The two biggest players in the daily fantasy sports arena agreed to each pay $6 million to settle claims of repeated false advertising violations by the New York attorney general's office.
New York Attorney General Eric Schneiderman said both DraftKings and FanDuel consistently misled consumers in advertisements, often by making it appear novice players had a realistic shot at scoring big payouts when in reality, "most players lost money over time."
"Today's settlements make it clear that no company has a right to deceive New Yorkers for its own profit," Mr. Schneiderman said in a statement issued Tuesday evening. "DraftKings and FanDuel will now be required to operate with greater transparency and disclosure and to permanently end the misrepresentations they made to millions of consumers."
"These agreements will help ensure that both companies operate honestly and lawfully in the future," he added.
Together, the two sites spent an estimated $300 million on national TV advertising in 2015. The settlement agreements impose the highest New York penalty awards for deceptive advertising "in recent memory," the attorney general's office said.
At the heart of the year-long investigation was the fact casual and novice players were at a severe disadvantage when pitted against high-volume and professional players, who often used automated computer scripts and sophisticated statistical and game theory strategies to reap massive payouts.
Both FanDuel and DraftKings gave false and misleading statistics in marketing and advertising about the likelihood that players could win cash prizes and earn a positive return on their entry fees, the attorney general's office said.
The two companies also marketed its contests as harmless fun while failing to disclose the danger to populations at risk for compulsive gaming addiction and deceptively promised to match a player's initial deposit in marketing promotions when in reality, provided "a much less generous rebate on entry fees," according to the attorney general's office.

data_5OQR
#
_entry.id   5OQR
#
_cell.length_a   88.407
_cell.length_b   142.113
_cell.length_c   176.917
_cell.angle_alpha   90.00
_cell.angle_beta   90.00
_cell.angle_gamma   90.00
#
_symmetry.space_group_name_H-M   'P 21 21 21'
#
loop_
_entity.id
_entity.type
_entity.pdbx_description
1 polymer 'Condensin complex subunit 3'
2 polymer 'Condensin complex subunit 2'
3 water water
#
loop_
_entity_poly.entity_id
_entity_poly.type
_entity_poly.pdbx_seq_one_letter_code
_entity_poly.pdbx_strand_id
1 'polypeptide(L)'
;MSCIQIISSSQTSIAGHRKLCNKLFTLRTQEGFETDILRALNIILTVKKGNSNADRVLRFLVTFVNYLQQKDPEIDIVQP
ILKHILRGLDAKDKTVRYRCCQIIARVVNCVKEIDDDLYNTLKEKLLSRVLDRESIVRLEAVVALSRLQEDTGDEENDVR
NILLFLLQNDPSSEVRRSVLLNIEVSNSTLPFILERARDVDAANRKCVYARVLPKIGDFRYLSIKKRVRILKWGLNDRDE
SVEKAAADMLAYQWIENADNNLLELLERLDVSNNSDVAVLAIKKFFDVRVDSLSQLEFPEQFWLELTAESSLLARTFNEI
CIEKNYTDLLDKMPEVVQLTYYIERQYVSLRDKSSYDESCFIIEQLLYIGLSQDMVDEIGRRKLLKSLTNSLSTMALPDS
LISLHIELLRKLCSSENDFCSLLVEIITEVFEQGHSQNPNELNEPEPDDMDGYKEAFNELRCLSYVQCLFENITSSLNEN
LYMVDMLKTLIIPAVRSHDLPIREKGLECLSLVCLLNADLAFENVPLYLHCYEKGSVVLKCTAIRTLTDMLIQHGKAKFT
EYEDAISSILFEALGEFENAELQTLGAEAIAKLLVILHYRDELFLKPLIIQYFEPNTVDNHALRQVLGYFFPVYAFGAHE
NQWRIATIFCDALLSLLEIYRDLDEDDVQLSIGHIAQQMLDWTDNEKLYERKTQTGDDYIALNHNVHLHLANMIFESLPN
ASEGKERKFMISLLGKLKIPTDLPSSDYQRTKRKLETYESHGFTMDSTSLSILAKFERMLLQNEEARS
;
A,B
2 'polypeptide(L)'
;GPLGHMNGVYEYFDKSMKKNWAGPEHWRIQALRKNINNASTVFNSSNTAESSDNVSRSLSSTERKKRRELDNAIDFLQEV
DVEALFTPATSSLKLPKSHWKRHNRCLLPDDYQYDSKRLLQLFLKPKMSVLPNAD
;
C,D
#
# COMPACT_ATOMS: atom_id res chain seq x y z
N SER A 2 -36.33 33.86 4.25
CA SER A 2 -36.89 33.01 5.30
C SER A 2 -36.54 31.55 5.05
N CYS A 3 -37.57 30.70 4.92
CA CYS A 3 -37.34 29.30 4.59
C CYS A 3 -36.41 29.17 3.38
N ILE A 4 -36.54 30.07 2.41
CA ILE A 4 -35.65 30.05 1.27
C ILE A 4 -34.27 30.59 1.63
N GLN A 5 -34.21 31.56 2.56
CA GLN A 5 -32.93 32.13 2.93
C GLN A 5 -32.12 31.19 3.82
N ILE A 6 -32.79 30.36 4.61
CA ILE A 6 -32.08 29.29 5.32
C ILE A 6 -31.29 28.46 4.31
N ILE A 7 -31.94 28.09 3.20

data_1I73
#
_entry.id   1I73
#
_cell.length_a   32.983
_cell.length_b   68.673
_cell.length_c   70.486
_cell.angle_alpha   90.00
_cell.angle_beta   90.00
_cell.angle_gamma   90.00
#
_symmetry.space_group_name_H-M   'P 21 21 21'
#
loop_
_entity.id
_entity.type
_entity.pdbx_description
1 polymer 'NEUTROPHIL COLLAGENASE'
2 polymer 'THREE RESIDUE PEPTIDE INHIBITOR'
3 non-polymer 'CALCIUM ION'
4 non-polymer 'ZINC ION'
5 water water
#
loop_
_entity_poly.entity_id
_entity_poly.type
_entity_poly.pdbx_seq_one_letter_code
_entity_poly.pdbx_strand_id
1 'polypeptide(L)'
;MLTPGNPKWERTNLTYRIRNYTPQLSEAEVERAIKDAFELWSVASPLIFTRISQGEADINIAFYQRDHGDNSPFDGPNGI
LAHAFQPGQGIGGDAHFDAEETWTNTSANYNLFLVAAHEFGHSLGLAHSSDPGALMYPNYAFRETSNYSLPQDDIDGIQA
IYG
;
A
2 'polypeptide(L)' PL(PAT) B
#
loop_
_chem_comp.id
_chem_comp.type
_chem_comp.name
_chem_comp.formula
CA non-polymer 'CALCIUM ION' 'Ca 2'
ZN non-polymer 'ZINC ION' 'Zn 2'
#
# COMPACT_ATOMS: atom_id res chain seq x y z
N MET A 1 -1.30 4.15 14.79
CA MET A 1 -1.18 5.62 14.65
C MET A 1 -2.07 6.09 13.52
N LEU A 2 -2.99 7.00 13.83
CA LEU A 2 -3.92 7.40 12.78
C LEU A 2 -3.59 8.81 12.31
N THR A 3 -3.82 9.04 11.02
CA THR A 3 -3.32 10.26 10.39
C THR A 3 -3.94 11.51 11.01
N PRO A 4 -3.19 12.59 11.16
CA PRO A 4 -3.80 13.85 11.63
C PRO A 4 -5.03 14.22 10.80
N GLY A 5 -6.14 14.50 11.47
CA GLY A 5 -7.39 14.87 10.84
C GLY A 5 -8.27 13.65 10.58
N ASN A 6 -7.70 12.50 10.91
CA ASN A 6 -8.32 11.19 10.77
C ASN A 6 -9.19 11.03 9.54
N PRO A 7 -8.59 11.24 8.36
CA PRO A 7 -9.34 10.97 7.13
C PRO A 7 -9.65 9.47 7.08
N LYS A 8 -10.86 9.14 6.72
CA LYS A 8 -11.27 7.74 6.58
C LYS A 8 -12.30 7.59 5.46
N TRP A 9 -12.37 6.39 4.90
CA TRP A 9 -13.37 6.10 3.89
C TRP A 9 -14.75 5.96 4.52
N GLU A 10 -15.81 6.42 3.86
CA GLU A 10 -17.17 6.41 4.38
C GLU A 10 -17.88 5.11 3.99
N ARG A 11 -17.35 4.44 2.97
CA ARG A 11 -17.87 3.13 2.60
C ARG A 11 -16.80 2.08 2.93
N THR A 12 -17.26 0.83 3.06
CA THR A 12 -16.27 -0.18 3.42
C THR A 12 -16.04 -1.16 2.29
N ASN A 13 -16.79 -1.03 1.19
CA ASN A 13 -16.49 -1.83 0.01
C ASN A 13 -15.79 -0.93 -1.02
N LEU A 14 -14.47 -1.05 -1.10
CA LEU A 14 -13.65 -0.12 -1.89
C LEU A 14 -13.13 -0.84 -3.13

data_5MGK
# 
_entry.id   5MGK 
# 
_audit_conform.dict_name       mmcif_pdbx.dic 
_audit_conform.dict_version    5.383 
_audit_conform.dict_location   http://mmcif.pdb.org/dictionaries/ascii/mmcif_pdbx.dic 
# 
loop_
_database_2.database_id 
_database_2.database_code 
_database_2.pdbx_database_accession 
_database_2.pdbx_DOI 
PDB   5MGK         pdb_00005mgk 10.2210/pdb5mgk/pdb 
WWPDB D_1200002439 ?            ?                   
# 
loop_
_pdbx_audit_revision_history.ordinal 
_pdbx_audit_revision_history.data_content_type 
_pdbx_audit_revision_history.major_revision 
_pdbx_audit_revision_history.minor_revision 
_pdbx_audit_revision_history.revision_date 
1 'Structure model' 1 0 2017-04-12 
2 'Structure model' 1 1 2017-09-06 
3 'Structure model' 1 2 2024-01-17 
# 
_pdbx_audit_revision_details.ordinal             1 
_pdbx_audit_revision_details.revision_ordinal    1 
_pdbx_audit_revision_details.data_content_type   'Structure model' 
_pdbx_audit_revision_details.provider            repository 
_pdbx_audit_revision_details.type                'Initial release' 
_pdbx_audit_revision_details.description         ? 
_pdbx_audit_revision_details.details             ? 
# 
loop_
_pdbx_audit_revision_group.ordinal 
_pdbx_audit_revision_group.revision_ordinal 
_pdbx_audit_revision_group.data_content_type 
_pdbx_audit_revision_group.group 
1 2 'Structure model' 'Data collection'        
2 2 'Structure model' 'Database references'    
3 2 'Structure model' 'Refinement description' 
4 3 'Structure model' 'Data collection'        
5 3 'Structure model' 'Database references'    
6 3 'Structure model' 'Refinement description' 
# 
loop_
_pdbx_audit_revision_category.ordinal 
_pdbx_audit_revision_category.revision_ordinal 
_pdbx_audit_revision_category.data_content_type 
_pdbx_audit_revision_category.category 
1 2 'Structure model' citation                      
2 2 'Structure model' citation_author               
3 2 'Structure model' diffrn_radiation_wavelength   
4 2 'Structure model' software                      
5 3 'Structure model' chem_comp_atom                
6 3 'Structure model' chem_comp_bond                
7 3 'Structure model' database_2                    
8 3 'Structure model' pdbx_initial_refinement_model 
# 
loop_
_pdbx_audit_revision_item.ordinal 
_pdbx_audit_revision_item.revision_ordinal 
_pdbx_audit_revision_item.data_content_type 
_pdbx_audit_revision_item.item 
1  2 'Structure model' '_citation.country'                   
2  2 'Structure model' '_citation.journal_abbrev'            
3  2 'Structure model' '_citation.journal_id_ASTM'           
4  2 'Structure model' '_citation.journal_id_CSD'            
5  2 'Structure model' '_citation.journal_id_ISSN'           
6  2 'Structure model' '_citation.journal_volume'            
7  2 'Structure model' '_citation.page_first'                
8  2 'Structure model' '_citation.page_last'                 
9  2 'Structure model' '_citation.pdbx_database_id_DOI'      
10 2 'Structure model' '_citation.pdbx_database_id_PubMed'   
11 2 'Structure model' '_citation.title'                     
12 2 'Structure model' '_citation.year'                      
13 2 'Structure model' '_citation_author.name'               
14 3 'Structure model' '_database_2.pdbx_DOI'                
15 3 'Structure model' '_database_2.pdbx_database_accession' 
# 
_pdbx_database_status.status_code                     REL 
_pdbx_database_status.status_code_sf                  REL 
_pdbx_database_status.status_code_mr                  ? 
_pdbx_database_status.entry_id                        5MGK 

The agreements will require reforms to the companies' marketing, including clear disclosure of terms and conditions for marketing promotions, expected winnings and expected performance in the online contests, as well as resources for players at risk for compulsive gambling disorders.
Additionally, FanDuel and DraftKings will be required to maintain a webpage that provides information about the rate of success of users in its contests, including the percentage of winnings captured by the top 1%, 5% and 10% of players, the attorney general's office said.
FanDuel and DraftKings' ad spend has dropped sharply from 2015. Last year, from Jan. 1 to Oct. 24, the national TV spend for the sites together was $266.4 million. This year, from Jan. 1 to Oct. 24, the national TV spend for both was $23.9 million, a year-on-year reduction of 91%. DraftKings hasn't spent a dime on 2016 in-game NFL inventory (a year ago at this time, they were up to $34.1 million), and FanDuel is down to $3.29 million this year, down from $54.5 million.
In March, both companies agreed to stop operating paid contests in New York, effectively shutting themselves out of the city's $300 million market. And in September, FanDuel and DraftKings closed $150 million of new funding to help it fight its legal battles.
Boston-based DraftKings and its New York-based competitor FanDuel have faced legal battles over whether their fantasy sports sites constitute illegal gambling. The two companies have disputed that charge, saying their websites offer games of skill rather than chance.